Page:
Where will $ stop?
The rising rate of the US dollar against the local currency has placed a huge burden on local importers and triggered a spillover effect on the local market over the last several months.
The Bangladeshi Taka devalued further against the greenback on Wednesday in the wake of dollar shortage in the banking sector.
The interbank exchange rate hit Tk 86.20 per dollar for the first time on the day, up from Tk 86 on the previous day, according to the data from the central bank. The exchange rate increased after a couple of months.
Importers also accused some banks of ‘manipulating’ a dollar crisis and imposing a high rate in case of opening letters of credit for import.
They said the Bangladesh Bank should look into the matter as commercial banks should not charge dollar rates exorbitantly against L/C opening.
The interbank exchange rate of the US dollar started rising since July last year due mainly to the sharp rise of import payment when the exchange rate of the American greenback was Tk 84.80.
A high official of a Chattogram-based industrial group told The Business Post that banks are imposing Tk 89 per dollar in case of opening letter of credit despite the interbank exchange rate being Tk 86.20 per dollar.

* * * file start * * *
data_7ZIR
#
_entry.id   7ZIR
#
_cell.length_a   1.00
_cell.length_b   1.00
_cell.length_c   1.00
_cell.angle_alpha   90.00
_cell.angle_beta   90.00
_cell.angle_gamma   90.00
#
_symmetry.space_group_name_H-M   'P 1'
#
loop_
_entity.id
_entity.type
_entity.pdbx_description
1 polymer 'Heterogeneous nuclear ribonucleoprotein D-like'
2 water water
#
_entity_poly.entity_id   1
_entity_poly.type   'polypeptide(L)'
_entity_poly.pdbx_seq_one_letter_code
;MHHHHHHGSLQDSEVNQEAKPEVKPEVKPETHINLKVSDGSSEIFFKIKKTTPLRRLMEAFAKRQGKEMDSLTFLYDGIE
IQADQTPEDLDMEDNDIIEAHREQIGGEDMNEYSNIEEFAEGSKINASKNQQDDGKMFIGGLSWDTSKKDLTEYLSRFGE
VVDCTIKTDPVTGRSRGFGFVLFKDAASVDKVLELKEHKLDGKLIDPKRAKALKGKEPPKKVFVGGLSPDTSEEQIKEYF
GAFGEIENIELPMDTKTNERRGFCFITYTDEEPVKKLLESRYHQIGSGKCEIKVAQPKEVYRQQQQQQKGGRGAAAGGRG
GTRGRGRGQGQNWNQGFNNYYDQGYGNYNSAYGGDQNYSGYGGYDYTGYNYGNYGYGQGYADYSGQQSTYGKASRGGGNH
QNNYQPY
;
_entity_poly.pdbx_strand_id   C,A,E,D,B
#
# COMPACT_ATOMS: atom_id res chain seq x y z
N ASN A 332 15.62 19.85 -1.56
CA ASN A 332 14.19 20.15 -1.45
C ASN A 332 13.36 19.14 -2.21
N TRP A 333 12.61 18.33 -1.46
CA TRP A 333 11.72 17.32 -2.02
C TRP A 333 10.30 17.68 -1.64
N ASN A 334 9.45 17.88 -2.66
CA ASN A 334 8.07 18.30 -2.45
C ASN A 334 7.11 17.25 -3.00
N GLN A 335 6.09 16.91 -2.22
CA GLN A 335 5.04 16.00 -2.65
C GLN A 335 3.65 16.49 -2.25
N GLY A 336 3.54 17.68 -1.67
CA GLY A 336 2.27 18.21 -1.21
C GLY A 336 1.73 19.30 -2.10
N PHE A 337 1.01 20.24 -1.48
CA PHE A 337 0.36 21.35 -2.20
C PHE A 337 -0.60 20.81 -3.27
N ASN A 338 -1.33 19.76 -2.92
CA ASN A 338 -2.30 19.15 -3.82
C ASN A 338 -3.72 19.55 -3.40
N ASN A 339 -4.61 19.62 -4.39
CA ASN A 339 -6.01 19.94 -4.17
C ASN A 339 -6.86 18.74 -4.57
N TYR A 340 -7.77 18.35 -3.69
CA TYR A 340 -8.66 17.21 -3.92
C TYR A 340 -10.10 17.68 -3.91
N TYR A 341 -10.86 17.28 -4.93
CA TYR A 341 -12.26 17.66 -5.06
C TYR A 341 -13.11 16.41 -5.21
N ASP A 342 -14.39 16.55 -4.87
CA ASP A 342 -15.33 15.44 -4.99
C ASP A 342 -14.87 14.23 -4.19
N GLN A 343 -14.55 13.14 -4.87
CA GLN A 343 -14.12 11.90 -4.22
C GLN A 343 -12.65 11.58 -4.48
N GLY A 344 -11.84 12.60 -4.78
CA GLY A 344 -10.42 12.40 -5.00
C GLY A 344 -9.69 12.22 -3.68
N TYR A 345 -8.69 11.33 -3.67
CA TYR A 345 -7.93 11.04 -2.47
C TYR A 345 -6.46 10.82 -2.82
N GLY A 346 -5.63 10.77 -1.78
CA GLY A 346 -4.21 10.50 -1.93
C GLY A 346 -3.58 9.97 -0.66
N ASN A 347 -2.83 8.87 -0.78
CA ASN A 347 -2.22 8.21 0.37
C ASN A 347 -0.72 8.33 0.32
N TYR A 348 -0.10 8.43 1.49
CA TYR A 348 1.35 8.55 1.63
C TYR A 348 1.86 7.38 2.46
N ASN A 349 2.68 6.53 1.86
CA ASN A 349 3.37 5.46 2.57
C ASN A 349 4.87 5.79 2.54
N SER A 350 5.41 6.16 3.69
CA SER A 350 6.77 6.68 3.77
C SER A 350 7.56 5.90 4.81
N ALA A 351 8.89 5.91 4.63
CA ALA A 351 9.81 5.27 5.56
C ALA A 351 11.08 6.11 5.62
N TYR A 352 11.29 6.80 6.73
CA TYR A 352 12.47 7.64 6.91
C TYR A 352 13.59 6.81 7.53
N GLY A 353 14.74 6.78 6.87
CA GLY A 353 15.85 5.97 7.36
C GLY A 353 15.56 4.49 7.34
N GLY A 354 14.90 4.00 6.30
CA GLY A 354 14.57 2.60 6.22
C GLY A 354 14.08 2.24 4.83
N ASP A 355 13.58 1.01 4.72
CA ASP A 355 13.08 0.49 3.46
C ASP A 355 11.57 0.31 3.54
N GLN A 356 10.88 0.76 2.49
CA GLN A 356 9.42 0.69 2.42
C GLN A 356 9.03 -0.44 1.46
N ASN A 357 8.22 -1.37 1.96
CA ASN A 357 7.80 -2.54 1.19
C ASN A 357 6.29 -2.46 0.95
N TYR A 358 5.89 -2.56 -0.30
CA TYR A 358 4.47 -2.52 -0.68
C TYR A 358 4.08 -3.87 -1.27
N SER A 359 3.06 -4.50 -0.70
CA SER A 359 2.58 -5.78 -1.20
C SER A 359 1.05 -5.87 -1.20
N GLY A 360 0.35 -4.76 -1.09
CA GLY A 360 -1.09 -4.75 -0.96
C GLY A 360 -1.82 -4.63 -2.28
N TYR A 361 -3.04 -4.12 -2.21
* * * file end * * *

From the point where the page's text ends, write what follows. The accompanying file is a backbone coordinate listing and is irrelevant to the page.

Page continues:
“As a result, we have been suffering much to pay import bills.”
“What is the Bangladesh Bank doing now to cool the market,” he posed a question, saying the regulator should intervene in the foreign exchange market by releasing the US dollar from the reserves, or else it would be prejudicial to industrialisation.
Mohammad Mustafa Haider, Group Director of TK Group of Industries, recently told The Business Post that the price of consumer goods would increase further in the local market as the import cost had risen drastically due to the hike of US dollar rate.
He said now most banks are imposing a high rate in case of opening a Letter of Credit (LC) by taking the advantage of an ongoing dollar crisis.
The Federation of Bangladesh Chambers of Commerce and Industry president MdJashimUddin attributed the price hike of industrial raw materials and essential commodities to the rise in import cost as the dollar rate has appreciated against Taka.
“The high import cost is creating pressure on importers; the central bank should pump US dollar into the market from the reserves, which will help cool the situation,” opined the chamber leader.
“We are continually injecting US dollar into the market. But, how much more can it be drawn from the reserves?” Bangladesh Bank Chief Economist HabiburRahman posed the question.
The banking regulator sold more than $ 3.73 billion to the country’s banks as of March 23, this fiscal year, as per the data.
Foreign exchange reserves stood at $ 44 billion on March 15, down from $ 46 billion on February 28 this year due to the US dollar selling spree of the central bank.
The BB chief economist said there was no other way without devaluing the local currency.
“However, we are also concerned about the current state of the foreign exchange market,” he argued.